Bette Midler is doing the TV rounds promoting her children’s book The Tale of the Mandarin Duck, one of the many projects that have kept her busy during the pandemic. During this appearance on Good Morning America, Bette also talked about getting ready for the “Hocus Pocus” sequel and “First Wives Club” reunion.
He had me at The Boy in the Plastic Bubble and yesterday he turned 67!
Today we celebrate 1970s John Travolta, that impossibly gorgeous guy who was the breakout star of TV’s Welcome Back Kotter, the classic sitcom on which he played Sweathog Vinnie Barbarino.
He had started out the decade with guest spots on such shows as Medical Center, Emergency!, The Rookies and Owen Marshall: Counselor at Law.
Then, after three years on Kotter and small roles in the films Carrie and The Devil’s Rain, Travolta’s career reached the stratosphere with his starring roles in the classics Saturday Night Fever and Grease.
The red hot streak was briefly halted with the release of Travolta’s third starring role opposite Lily Tomlin in Moment By Moment.
But by 1980, he was back on top with Urban Cowboy.
It would set a pattern in the coming decades of dizzying heights (Pulp Fiction, Hairspray, Get Shorty) and box office bombs (Two of a Kind, Battlefield Earth, Lucky Numbers).
He’s still working steadily and in 2017 was nominated for an Emmy for his performance as defense attorney Robert Shapiro in the miniseries American Crime Story and as one of the show’s producers, shared the Outstanding Limited Series Emmy.
His recent features films include The Fanatic, Gotti, and The Poison Rose.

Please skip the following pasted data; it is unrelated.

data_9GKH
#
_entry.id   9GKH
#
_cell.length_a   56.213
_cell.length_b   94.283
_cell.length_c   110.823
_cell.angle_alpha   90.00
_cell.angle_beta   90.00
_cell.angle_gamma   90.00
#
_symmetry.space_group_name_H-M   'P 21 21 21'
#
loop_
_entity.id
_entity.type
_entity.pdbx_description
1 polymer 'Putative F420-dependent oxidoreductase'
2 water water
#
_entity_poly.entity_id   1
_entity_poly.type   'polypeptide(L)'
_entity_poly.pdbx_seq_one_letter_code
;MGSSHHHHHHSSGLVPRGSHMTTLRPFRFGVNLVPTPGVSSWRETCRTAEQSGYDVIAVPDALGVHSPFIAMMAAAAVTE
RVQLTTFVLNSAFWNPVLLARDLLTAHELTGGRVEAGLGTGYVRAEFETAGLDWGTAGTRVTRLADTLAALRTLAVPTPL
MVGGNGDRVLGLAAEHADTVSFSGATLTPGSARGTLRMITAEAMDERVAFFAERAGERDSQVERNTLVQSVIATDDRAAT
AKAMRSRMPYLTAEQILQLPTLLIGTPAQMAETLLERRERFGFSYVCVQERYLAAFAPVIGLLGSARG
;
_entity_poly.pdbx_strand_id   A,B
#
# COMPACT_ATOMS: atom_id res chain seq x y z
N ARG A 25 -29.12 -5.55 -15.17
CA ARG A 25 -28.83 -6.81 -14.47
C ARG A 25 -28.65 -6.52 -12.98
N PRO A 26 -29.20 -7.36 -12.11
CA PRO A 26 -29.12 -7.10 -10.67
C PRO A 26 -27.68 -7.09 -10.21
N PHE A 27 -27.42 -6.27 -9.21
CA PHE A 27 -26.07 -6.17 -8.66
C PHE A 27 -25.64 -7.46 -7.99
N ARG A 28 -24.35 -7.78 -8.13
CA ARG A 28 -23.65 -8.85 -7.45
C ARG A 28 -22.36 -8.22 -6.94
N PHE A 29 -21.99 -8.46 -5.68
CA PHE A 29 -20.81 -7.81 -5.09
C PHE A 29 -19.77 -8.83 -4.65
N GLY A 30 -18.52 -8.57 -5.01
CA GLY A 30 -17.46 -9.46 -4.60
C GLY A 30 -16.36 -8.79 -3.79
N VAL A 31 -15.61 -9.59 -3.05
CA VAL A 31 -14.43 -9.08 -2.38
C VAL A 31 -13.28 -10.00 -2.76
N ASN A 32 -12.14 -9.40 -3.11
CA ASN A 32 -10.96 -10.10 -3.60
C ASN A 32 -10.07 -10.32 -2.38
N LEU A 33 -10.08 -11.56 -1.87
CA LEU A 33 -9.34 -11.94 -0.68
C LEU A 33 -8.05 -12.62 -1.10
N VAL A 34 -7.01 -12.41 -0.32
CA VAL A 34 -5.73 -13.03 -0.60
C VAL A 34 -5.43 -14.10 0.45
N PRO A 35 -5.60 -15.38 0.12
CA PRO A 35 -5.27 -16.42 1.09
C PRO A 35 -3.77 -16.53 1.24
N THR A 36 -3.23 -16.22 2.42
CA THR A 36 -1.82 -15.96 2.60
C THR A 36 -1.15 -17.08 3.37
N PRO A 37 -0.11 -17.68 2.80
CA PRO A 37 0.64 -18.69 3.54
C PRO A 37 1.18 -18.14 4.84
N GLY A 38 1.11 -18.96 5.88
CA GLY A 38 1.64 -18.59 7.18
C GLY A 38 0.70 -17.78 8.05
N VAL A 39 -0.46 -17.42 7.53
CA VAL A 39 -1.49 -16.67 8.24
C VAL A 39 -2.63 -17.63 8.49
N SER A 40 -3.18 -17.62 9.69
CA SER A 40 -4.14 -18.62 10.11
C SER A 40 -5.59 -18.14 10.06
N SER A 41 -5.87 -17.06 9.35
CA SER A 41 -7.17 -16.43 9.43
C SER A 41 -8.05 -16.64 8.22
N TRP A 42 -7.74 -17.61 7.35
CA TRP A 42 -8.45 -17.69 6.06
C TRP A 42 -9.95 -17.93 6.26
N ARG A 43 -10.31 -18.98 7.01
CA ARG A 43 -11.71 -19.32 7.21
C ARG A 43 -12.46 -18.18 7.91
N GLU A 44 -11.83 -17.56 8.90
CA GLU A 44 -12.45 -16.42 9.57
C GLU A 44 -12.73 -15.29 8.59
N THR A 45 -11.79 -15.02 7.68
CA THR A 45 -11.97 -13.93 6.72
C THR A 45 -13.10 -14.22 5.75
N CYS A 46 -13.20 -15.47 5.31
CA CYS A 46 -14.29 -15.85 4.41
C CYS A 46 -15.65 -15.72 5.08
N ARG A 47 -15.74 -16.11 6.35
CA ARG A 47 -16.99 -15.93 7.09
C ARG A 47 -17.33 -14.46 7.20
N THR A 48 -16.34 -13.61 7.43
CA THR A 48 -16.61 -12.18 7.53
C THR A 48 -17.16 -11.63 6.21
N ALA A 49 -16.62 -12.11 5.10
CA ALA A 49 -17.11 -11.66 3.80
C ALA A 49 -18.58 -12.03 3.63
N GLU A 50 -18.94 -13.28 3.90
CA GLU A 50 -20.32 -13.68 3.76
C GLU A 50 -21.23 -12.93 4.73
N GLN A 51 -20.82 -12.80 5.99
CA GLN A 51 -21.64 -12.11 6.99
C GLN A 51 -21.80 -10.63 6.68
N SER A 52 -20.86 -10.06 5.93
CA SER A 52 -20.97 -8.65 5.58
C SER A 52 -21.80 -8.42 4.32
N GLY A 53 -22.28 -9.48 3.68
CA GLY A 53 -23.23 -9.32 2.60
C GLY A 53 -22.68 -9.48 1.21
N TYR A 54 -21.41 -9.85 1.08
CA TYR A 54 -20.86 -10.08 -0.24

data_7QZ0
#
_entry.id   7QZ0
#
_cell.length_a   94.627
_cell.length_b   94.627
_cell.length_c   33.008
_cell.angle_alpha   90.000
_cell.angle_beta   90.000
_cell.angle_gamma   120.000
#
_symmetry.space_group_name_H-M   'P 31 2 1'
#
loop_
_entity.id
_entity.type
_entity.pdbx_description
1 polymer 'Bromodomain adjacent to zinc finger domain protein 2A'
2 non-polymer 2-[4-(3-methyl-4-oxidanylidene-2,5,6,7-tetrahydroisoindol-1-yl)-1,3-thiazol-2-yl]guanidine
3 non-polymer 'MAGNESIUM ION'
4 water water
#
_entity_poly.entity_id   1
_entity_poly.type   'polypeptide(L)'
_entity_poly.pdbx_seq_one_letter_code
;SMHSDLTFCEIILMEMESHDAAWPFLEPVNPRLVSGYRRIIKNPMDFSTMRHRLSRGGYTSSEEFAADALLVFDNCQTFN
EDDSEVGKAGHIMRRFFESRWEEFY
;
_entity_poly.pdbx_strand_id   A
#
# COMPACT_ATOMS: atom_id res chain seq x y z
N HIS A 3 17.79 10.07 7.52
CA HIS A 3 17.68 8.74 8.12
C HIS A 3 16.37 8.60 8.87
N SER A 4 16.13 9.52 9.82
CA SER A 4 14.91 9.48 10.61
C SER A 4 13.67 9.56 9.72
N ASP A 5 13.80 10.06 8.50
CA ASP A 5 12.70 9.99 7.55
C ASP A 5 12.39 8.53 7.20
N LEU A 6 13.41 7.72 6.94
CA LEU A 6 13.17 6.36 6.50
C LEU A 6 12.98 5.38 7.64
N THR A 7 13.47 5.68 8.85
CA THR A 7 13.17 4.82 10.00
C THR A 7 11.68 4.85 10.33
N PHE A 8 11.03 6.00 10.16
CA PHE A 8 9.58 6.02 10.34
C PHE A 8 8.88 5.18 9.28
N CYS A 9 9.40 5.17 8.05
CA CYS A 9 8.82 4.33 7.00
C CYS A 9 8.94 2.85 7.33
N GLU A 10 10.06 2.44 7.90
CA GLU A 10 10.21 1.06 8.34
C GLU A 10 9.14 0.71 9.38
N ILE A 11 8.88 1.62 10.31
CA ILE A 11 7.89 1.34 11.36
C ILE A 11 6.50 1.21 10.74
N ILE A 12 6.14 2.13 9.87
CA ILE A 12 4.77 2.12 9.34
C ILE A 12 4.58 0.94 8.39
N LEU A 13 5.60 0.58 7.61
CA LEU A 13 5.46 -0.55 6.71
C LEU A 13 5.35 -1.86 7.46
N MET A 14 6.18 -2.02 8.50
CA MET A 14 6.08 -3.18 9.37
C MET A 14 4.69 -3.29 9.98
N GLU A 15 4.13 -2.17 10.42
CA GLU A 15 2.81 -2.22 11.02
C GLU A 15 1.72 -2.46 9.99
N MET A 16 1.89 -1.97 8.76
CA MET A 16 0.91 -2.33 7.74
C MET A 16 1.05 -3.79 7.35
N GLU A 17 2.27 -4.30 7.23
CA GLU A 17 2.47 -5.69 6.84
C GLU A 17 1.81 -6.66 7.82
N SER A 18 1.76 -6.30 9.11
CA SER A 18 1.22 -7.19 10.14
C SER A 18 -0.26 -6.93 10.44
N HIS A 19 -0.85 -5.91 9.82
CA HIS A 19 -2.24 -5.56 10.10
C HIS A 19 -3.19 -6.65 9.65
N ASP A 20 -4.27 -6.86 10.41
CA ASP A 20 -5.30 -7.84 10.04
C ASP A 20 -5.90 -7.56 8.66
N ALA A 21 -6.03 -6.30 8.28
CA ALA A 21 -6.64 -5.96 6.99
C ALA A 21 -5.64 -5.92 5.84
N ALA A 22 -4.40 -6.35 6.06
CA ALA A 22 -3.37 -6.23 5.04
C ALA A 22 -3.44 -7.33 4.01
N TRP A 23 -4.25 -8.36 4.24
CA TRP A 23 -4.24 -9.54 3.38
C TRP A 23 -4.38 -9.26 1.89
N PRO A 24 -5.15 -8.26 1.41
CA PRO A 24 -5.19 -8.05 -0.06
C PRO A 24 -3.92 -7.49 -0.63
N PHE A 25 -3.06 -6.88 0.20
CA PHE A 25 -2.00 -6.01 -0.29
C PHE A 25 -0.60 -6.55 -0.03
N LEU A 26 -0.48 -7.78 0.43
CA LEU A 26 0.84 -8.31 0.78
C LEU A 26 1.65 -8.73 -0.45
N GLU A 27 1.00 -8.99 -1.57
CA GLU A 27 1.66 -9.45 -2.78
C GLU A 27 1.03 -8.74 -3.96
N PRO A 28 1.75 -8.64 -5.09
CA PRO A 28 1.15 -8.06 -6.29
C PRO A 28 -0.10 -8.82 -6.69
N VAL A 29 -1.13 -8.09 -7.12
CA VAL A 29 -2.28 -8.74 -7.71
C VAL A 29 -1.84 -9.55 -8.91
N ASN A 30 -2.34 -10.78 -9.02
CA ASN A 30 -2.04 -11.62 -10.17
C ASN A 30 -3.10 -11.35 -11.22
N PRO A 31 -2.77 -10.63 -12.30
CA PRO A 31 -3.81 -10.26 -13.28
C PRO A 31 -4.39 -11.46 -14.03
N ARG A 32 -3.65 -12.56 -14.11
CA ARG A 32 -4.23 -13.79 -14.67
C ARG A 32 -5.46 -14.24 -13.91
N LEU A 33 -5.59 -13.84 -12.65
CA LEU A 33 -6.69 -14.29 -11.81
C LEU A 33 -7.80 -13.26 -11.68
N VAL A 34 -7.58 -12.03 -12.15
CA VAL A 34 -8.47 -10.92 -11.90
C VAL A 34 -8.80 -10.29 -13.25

Nobel laureate and Pulitzer Prize-winner Toni Morrison, the author of such acclaimed works as Song of Solomon, Beloved, Jazz, The Bluest Eye, Paradise,, and Love, would have been 90 today.
She died last in 2019 but will never be forgotten by anyone who ever read one of her books or saw one of her interviews.
I credit Oprah Winfrey for getting me interested in Morrison’s work and I must say, I was as interested in watching her in television interviews as I was in reading her books. She was so wise, had some much to say – particularly about race.
I learned a lot from her and her words are particularly meaningful at this time as our country is so clearly still racially divided. I saw the documentary Toni Morrison: Pieces of Me at ArcLight in Hollywood in 2019 and was especially struck by portions of a 1993 interview Morrison did with Charlie Rose during which she said of racism: “People who practice racism are bereft. There is something distorted about their psyche. … It’s like a profound neurosis that nobody examines for what it is. It feels crazy. It is crazy.”